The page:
“Music is the shorthand of emotion. Indeed research suggests that listening to music we heard in our youth helps us recall specific events, remind us of people we have forgotten and helps us revisit significant periods in our lives. Music doesn’t just have the power to evoke memories, it makes us feel a whole range of emotions. We take a look at the science.
“This song reminds me of when…”
The hippocampus and the frontal cortex are responsible for absorbing memories into our brains. But retrieving this information is not always easy. It doesn’t simply come on demand. Music helps because it provides a rhythm and rhyme and sometimes alliteration which helps to unlock that information. The structure of the song, as well as the melody and the images the words provoke, also help us with this unlocking process.
Many of the studies around this topic focus on subjects who have problems with their memories, for example those with brain injuries or Alzheimer sufferers. The results are astonishing. In a groundbreaking study, Amee Baird and Séverine Samson, from University of Newcastle in Australia, used popular music to help severely brain-injured patients recall personal memories. This was the first study which examined ‘music-evoked autobiographical memories’ (MEAMs) in patients with acquired brain injuries. The study involved playing a variety of number-one songs from the person’s life to both those with acquired brain injuries and to people with no brain injury. All participants were asked to record how familiar they were with a given song, whether they liked it, and what memories the song evoked. Interestingly, the highest number of MEAMs in the whole group was recorded by one of the acquired brain injuries patients. In all those studied, the majority of MEAMs were of a person, people or a life period, and were typically positive.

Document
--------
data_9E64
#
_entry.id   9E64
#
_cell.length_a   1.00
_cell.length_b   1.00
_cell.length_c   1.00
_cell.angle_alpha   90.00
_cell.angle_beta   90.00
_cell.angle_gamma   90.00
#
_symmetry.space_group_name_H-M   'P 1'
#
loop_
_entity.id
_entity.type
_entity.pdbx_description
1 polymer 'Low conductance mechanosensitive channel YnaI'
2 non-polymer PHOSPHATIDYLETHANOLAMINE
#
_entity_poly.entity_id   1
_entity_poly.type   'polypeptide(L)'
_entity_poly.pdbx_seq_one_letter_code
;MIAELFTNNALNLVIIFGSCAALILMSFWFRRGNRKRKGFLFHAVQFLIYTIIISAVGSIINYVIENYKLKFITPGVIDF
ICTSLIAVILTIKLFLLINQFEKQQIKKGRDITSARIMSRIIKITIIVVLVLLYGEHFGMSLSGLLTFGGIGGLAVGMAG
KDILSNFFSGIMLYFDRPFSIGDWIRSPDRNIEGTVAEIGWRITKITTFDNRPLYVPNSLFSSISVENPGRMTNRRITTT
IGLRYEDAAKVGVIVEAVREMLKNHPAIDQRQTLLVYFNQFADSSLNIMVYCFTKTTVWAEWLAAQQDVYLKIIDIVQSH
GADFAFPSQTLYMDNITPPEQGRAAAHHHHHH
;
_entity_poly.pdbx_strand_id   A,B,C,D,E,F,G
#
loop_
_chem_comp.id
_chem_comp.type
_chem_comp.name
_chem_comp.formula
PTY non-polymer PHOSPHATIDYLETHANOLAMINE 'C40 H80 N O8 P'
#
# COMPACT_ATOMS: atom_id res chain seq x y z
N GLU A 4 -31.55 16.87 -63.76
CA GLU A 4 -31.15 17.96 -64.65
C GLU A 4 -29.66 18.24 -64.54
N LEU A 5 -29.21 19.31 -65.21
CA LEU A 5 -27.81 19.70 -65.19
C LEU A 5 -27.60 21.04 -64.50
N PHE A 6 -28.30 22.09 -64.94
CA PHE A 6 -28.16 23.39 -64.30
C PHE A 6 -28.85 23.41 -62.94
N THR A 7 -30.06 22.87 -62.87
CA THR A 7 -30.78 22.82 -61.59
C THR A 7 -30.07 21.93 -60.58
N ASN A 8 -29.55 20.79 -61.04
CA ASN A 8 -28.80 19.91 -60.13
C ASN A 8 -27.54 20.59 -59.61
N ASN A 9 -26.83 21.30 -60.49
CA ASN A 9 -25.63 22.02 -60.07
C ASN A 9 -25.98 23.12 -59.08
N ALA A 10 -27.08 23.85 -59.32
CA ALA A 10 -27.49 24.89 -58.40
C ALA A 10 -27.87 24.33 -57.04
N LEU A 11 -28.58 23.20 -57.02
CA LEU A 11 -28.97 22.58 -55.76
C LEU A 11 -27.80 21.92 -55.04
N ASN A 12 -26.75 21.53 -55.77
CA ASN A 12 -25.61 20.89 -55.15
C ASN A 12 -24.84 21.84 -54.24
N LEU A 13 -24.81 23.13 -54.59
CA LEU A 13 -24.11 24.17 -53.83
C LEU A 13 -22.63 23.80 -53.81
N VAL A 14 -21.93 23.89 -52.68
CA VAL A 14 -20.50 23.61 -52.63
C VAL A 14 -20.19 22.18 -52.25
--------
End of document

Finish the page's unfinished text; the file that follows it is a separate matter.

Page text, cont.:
From my research, I found out that students who listen to music have better recall in their resulting exams. One study found that musically trained students tended to perform better on learning tests when they listened to neutral music, possibly because this type of music was less distracting and easier to ignore. Musically naïve students, on the other hand, learned better when listening to positive music, possibly because these songs elicits more positive emotions without interfering with memory formation.
Music is now considered a beneficial treatment for depression. Music triggers vivid memories in sufferers and can assist people to recall difficult parts of their lives that perhaps were not necessarily as bad as they had thought. Hearing music, and remembering various experiences, can help them remember experiences which while might not always be positive, are more rounded.
Perhaps music cannot cure, but it can help to heal.
Music also triggers emotions
There are distinct correlates between music and different areas of the brain, many of which are intimately tied to emotional processing. Music that creates pleasurable emotions lights up the mesolimbic pathway, the reward bit of the brain that gives us happy feelings.
But there’s also an argument that controversially suggests we aren’t experiencing traditional emotions in response to music at all. What we’re feeling, the theory suggests, is a kind of tension and relaxation in turns, based on whether or not our expectations of what a piece of music will do next are met. We feel happy, according to this idea, when the next note or movement fulfils what we think might happen, while we get frustrated or feel on edge when it doesn’t.